The InsureTechGeek 29: Making Roads Safer with Radar! with Justine Del Prete from Safe Drive Systems
The InsureTech podcast powered by JBKnowledge is all about technology that is transforming and disrupting the insurance world. We will be interviewing guests and doing deep dives into specific technologies we see changing the industry. We are taking you on a journey through insurance tech. So, enjoy the ride, and geek out.
JAMES: We are going to have a fun time this week talking about one of my favorite topics and that is cars. I am a nut about anything that flies are floats or rolls. And so, we are going to talk about safety, we are going to talk about safety with radar. We are going to talk about hardware versus software course you know. If you know me now, I am a bit of a software geek, but we have another InsureTech geek with us. Our illustrious cohost, the most interesting man in insurance, Mr. Rob Galbraith. Rob, how are you doing today?
ROB: I am doing great, James. I have to tell you a quick story. So, my kids went to school this week here in Texas, at least in my school district. The week started Monday. My youngest is 10. She is starting fifth grade and they are starting at home, which I am sure many kids and parents are dealing with this. So, I log into my computer, I work from home, and I get this enraged text, all caps. WHO IS USING THE INTERNET? With a mad face. And I am like, my wife also works out of the house, so, we are like, we all do. So, we have been managing it all week. And so today, I was talking to my wife, talking about wrapping it up. We have got kids going to sports things later tonight and tomorrow and all that. And she is like, oh, by the way, happy anniversary! So, I’m like, oh no!
JAMES: Oh no!
ROB: So, to my wonderful wife Danny, shout out our 11th anniversary today!
JAMES: Oh, awesome. And with us, someone who we are going to have a great conversation with, because she is all about technology and making driving safer, which is a super important topic. Her name is Justine Del Prete. Justine, welcome to the show.
JUSTINE: Thanks for having me. Hey guys! I love that story with the anniversary. Is not that the most cliché forgetting, you know the man forgets the anniversary?
ROB: Yeah, she is like, I do not have a card, like when I was going out to eat. I think we have agreed on someplace we are going to get just a takeout, like we will order online and have them… So, we are going to carve out some time this weekend, but yeah, it is 2020. It is like, oh my gosh.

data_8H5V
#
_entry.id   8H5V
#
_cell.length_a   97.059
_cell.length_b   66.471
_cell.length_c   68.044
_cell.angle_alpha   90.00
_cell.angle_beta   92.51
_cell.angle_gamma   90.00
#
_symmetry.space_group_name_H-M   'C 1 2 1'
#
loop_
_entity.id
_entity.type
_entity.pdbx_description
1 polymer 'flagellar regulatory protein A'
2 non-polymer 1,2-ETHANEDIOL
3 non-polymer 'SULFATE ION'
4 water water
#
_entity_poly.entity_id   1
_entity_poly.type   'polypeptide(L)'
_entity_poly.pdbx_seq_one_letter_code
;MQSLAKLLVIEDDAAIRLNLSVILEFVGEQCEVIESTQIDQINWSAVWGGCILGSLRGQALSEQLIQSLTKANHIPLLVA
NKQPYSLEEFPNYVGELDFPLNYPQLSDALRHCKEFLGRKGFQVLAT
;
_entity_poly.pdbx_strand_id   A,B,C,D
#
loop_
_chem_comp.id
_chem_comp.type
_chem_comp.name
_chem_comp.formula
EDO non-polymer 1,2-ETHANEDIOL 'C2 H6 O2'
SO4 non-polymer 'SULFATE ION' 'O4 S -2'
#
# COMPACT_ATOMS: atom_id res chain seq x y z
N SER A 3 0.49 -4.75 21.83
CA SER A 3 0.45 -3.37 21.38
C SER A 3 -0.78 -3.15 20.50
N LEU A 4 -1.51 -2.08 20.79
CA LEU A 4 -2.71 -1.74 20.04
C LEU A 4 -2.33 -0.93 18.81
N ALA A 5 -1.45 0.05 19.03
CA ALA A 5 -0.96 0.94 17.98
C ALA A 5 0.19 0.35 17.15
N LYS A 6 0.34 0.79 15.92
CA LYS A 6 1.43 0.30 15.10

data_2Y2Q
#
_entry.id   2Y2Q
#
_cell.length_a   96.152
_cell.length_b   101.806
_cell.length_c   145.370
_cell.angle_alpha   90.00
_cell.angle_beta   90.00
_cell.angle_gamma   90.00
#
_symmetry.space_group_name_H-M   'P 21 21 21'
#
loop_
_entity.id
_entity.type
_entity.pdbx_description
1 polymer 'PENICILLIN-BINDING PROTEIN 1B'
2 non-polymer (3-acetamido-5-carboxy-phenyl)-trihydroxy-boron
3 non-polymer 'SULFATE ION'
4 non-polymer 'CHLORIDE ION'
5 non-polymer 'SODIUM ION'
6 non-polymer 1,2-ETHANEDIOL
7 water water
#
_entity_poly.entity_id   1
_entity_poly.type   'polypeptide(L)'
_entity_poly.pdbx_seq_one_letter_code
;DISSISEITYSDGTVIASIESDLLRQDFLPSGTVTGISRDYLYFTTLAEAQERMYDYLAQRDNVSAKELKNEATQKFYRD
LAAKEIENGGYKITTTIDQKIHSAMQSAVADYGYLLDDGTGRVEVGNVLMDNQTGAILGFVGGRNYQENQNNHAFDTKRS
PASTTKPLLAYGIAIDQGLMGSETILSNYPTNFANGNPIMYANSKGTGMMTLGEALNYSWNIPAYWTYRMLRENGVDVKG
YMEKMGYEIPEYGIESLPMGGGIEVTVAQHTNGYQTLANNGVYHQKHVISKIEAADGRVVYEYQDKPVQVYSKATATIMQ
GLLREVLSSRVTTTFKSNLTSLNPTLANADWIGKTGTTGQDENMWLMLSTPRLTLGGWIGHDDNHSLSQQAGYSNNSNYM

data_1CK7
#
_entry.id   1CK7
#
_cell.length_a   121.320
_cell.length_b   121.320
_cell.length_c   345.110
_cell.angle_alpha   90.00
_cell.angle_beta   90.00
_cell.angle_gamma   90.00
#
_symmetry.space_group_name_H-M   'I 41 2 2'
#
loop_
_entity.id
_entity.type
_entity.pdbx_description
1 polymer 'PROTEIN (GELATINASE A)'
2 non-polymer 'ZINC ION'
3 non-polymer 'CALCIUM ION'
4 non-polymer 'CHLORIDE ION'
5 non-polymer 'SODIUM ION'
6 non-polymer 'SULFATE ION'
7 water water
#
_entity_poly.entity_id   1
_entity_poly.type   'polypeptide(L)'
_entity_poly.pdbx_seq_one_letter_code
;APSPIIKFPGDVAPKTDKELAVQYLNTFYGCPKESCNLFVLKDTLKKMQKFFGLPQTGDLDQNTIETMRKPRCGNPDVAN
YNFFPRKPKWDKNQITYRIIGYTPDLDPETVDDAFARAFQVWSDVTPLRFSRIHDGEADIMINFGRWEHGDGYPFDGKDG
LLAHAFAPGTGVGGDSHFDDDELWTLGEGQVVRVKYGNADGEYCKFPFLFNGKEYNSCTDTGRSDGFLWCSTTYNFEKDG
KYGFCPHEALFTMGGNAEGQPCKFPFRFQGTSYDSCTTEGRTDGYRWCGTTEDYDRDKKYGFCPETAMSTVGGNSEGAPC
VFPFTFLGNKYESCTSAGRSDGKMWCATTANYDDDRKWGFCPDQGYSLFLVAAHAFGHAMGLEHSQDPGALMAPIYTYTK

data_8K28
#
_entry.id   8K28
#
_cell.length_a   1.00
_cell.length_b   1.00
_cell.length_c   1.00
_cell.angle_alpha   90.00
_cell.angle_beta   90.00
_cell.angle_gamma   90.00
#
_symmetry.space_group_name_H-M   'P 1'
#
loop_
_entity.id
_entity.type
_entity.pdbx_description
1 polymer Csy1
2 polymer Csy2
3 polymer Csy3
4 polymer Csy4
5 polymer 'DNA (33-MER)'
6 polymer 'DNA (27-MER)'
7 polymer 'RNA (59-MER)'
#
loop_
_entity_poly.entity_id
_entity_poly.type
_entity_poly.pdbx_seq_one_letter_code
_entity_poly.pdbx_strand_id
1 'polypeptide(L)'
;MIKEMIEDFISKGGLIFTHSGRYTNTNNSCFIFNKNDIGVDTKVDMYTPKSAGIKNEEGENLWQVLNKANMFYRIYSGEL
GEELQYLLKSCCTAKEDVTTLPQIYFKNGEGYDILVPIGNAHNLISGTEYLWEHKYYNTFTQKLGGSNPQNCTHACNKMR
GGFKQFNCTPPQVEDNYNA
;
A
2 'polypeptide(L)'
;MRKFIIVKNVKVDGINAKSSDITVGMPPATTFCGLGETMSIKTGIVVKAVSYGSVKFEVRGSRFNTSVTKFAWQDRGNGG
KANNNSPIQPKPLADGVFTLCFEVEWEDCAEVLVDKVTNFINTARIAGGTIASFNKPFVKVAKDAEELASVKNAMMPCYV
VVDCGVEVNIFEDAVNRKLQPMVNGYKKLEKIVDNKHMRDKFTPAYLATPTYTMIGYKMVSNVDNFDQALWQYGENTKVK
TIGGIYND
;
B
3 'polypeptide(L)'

JAMES: You better carve something out. But it is not like, you know, everybody is spending more time than they ever imagined with their significant others. Cause all travel is dead and it is like, oh my gosh, I am constantly around these people. And they are great. My kids are great, but I did not intend to be around them 23 hours a day. So, school here in College Station started in person. Not online. So, they are in the buildings.
JAMES: They are wearing masks all day. And they are loving it, and they are happy to wear the masks. So, they are there and so far, so good.
JAMES: We will see how it works out. We are not going to talk about COVID anymore. We are going to talk about tech. And, I just want to remind our listeners out there, if you want to subscribe to the podcast if you are listening to this, but you are not subscribed, text GeekOut to 66866. You too can be an InsureTech Geek, by texting GeekOut to 66866 and make sure you never miss an episode!
So, Justine, you have a fascinating background. And I want to talk about, where are you born… Cause we love talking about the insurance side of things, we love talking about technology. Almost nobody chooses to go into insurance as a life calling.
JUSTINE: No that seldom happens. My whole family is in it.
JAMES: Yeah, you end up in insurance.
JUSTINE: You just kind of land there.
JAMES: Yeah, you land there and then you are like, oh my gosh, this is awesome. Which is what happened to me. But let us talk about you. Where are you born and raised, when you were a kid, what did you dream of doing? And then, where did you study and how did you end up where you are at?
JUSTINE: Sure. All right. So, I am born and raised, I am a long Island girl for life. I grew up in a little small town there called Garden City in Nassau County and here in New York. Spend my summers in The Hamptons, and I would go to the city every day for work. I am a typical suburban lady friend. I was actually pre-law. So. I actually worked for an insurance company, an MGA in Long Island. Some of the big guys in the compliance and claims department. And I loved the law. I did a lot of volunteering in college, so I worked for women’s shelters. I wanted to do to domestic abuse, child neglect. I worked heavily with CPS for many years, ran a hotline, something that is near and dear to my heart. I still work at the shelters here on Long Island. They are underground, but great cause. So, I wanted to go into law. Did not expect to be here.